]. However, based on our results here in the rhesus monkey and recent reports in mouse and human PESCs [21
], the majority of loci in PESCs are heterozygous, having undergone meiotic recombination prior to derivation.
Immunological responses to tissue and organ transplants will vary depending on the extent of MHC antigen matching. Our analysis in the monkey provided clear evidence indicating that tight linkage of maternal MHC haplotypes typically leads to either complete homozygosity or heterozygosity of this region in PESCs, depending on whether or not this region was subject to meiotic recombination in the particular oocyte that gave rise to each PESC line. Heterozygous lines that carry haplotypes identical to the egg donors should support autologous transplantation of PESC derivatives with no or limited rejection. Conversely, homozygous PESC lines could also be used for autologous transplantation; however, the presence of only one of the two egg donor MHC haplotypes could incite rejection by natural killer cells [21
]. Therefore, the creation of PESC lines heterozygous at MHC loci is a more attractive outcome for generating fully histocompatible cells. It is also important to note that minor histocompatibility antigens that scattered across the genome could also provoke an immune reaction. Hence, the latest evidence demonstrating that creation of fully matched, genetically identical primate ESCs can be achieved using somatic cell nuclear transfer or direct reprogramming represent major advances in efforts to generate patient-specific cells and tissues for therapeutic purposes [3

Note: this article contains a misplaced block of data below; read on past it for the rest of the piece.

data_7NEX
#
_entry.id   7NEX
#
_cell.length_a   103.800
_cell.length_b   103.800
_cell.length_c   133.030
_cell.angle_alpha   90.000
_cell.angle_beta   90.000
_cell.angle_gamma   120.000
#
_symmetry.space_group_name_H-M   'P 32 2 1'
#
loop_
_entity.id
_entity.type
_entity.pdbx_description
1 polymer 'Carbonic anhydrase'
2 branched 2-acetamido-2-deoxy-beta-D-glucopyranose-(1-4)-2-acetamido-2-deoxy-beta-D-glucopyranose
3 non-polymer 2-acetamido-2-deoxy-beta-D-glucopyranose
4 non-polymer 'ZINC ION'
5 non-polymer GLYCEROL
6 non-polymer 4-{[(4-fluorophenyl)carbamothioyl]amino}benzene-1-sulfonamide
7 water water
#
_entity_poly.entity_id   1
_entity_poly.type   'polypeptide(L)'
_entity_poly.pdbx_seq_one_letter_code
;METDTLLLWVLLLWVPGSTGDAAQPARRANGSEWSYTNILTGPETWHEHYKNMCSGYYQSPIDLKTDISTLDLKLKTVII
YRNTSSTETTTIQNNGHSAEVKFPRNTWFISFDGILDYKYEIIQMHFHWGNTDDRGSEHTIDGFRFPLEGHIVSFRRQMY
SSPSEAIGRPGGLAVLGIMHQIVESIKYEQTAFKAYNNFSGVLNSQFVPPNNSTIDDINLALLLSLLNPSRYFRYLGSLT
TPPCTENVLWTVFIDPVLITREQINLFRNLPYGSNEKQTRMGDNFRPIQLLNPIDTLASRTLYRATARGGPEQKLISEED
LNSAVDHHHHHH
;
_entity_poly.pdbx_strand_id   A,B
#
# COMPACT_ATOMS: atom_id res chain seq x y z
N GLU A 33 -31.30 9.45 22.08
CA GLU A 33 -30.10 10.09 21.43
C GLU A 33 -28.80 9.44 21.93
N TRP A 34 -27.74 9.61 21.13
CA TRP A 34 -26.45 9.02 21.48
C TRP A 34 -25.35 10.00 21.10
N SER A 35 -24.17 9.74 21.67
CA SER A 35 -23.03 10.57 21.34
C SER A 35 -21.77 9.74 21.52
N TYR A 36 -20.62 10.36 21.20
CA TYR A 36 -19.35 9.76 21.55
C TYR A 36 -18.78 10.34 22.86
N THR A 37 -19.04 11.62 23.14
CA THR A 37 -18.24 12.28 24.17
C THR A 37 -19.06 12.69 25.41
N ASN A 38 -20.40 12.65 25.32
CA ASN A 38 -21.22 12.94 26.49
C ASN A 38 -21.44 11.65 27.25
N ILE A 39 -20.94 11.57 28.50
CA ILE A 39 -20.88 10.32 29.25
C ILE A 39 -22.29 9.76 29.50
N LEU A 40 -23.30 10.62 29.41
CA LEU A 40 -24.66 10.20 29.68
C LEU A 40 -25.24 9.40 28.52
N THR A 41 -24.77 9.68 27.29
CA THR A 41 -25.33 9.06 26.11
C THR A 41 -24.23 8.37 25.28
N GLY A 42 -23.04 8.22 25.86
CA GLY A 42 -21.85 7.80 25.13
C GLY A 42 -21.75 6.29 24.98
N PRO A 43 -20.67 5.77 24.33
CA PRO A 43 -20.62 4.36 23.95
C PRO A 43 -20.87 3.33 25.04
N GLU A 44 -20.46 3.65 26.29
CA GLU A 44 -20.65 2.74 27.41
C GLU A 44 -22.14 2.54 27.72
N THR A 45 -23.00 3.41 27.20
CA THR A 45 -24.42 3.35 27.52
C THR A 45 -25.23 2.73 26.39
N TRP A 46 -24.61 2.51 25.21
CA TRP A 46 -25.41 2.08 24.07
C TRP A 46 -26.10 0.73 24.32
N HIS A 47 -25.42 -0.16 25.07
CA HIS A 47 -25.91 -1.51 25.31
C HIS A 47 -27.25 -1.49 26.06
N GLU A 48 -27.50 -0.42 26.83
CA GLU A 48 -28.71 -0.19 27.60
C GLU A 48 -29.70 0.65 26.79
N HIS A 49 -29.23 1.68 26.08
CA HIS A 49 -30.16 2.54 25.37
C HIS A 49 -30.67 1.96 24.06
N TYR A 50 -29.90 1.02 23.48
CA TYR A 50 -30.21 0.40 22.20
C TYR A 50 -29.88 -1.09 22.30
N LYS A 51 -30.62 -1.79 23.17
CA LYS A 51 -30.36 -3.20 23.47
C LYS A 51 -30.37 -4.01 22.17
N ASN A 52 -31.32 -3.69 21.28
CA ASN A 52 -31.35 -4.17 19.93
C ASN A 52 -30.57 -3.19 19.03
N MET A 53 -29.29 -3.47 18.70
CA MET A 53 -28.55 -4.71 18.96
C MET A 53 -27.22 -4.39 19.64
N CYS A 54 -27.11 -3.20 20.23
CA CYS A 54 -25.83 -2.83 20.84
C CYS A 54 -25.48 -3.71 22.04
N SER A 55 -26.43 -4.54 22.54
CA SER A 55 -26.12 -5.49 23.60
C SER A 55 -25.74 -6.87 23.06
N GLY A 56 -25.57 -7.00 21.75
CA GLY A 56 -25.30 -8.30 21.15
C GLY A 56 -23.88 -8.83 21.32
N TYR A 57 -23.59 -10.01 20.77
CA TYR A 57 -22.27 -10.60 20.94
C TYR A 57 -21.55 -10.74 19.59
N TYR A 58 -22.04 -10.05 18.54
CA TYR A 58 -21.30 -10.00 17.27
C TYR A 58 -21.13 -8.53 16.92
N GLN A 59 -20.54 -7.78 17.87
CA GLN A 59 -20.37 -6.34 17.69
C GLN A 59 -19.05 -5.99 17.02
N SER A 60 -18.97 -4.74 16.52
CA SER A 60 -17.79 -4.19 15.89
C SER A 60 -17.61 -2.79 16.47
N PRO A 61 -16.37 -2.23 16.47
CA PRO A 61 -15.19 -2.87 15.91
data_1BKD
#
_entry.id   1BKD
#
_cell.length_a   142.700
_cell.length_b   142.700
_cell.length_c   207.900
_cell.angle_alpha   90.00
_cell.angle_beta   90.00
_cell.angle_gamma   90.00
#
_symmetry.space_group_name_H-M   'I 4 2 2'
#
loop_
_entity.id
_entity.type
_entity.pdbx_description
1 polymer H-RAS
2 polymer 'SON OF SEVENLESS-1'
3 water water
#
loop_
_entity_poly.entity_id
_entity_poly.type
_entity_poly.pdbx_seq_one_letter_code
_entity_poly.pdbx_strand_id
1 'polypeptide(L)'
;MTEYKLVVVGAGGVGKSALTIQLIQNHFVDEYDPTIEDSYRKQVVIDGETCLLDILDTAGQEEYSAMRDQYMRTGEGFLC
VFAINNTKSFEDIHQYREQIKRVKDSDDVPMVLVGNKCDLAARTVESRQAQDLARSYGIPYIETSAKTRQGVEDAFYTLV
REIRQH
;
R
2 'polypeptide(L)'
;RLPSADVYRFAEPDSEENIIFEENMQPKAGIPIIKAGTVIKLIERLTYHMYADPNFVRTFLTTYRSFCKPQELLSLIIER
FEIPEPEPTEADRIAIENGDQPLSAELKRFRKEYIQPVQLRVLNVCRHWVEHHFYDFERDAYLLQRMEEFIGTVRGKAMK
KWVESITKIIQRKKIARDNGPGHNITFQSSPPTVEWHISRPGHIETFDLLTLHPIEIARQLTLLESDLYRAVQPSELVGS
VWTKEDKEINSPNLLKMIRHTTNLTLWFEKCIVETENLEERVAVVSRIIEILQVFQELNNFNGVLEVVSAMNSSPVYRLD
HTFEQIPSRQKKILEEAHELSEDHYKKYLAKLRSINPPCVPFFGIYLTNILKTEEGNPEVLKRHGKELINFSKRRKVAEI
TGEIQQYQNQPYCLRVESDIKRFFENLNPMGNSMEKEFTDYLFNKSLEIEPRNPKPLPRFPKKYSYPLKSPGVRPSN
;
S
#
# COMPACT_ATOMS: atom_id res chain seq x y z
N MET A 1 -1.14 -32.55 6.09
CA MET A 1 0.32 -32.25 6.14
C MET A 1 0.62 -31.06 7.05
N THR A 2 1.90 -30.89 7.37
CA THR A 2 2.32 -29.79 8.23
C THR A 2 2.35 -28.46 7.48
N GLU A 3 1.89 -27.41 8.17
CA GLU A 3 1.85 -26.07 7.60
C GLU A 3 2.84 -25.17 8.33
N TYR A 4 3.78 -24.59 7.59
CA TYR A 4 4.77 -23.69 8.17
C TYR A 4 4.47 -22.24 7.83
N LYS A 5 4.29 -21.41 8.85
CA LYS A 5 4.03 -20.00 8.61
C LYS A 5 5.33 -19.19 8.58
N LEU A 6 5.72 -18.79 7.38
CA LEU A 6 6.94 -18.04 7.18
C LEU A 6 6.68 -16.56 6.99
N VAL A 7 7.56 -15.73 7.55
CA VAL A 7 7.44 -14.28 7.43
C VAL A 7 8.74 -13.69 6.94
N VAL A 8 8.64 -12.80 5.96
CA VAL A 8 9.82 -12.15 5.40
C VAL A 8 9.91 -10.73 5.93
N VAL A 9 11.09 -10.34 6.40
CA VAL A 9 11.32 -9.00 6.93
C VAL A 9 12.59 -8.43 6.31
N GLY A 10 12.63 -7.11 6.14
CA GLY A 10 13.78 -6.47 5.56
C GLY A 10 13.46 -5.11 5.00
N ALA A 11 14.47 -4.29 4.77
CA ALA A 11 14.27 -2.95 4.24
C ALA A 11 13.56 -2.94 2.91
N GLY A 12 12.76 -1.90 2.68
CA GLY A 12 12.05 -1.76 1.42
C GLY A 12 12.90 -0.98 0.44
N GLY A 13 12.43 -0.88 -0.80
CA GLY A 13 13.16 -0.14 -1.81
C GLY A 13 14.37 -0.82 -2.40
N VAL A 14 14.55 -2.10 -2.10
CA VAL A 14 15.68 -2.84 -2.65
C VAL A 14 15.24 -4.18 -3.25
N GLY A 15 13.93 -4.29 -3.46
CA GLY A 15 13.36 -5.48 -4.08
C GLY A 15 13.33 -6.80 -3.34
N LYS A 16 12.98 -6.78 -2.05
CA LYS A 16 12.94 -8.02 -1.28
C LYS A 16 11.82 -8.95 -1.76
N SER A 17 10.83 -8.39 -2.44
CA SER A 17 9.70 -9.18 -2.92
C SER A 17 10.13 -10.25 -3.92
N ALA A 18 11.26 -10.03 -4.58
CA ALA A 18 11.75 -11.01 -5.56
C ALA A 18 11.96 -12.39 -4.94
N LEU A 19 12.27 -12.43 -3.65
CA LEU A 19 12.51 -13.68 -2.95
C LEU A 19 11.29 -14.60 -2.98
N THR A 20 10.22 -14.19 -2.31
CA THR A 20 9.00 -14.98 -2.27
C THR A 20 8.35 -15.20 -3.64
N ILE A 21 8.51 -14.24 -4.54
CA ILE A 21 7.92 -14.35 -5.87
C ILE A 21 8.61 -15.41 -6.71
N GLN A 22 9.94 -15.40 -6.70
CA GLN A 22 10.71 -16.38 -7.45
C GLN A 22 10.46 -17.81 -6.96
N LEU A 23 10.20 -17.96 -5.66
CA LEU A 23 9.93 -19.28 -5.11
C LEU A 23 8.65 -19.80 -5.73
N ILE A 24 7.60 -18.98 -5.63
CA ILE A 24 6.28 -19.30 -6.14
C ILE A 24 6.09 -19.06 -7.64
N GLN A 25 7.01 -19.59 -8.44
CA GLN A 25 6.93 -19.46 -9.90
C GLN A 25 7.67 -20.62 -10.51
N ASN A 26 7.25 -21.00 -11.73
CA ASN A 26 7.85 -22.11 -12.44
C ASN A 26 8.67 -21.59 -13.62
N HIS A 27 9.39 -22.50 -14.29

Meiotic recombination is an important evolutionary force that plays a vital role in shaping genomes and creating diversity. Recent studies suggest that meiotic recombination events tend to happen in certain regions of the genome, leading to the concept of recombination hot spots [36
]. Direct analysis of fine-scale recombination events is not feasible by pedigree analysis. The only information on recombination in primates comes from single-molecule PCR analysis of sperm. However, recombination frequencies are also sex-dependent. Crossing over is estimated to occur approximately 55 times during meiosis in males and approximately 75 times in females [36
]. We present here a novel system that allows detailed analysis of recombination in the primate female. Each PESC line represents the recombination events that occurred within a single oocyte. Thus, primate PESCs, in combination with powerful genetic and cytological assays, could be valuable in vitro models with which to study increasingly complex aspects of meiosis, chromosome behavior, and recombination. It is generally accepted that exchange during meiotic recombination occurs more frequently at distal telomeric regions of chromosomes, with the frequency of recombination decreasing near the centromeric region. In murine PESC lines, evidence has been presented that the recombination rate is directly proportional to the distance from the centromere [21
]. However, the location of the chromosomal centromeres is not currently known in the rhesus monkey, precluding analysis of recombination frequencies in this study.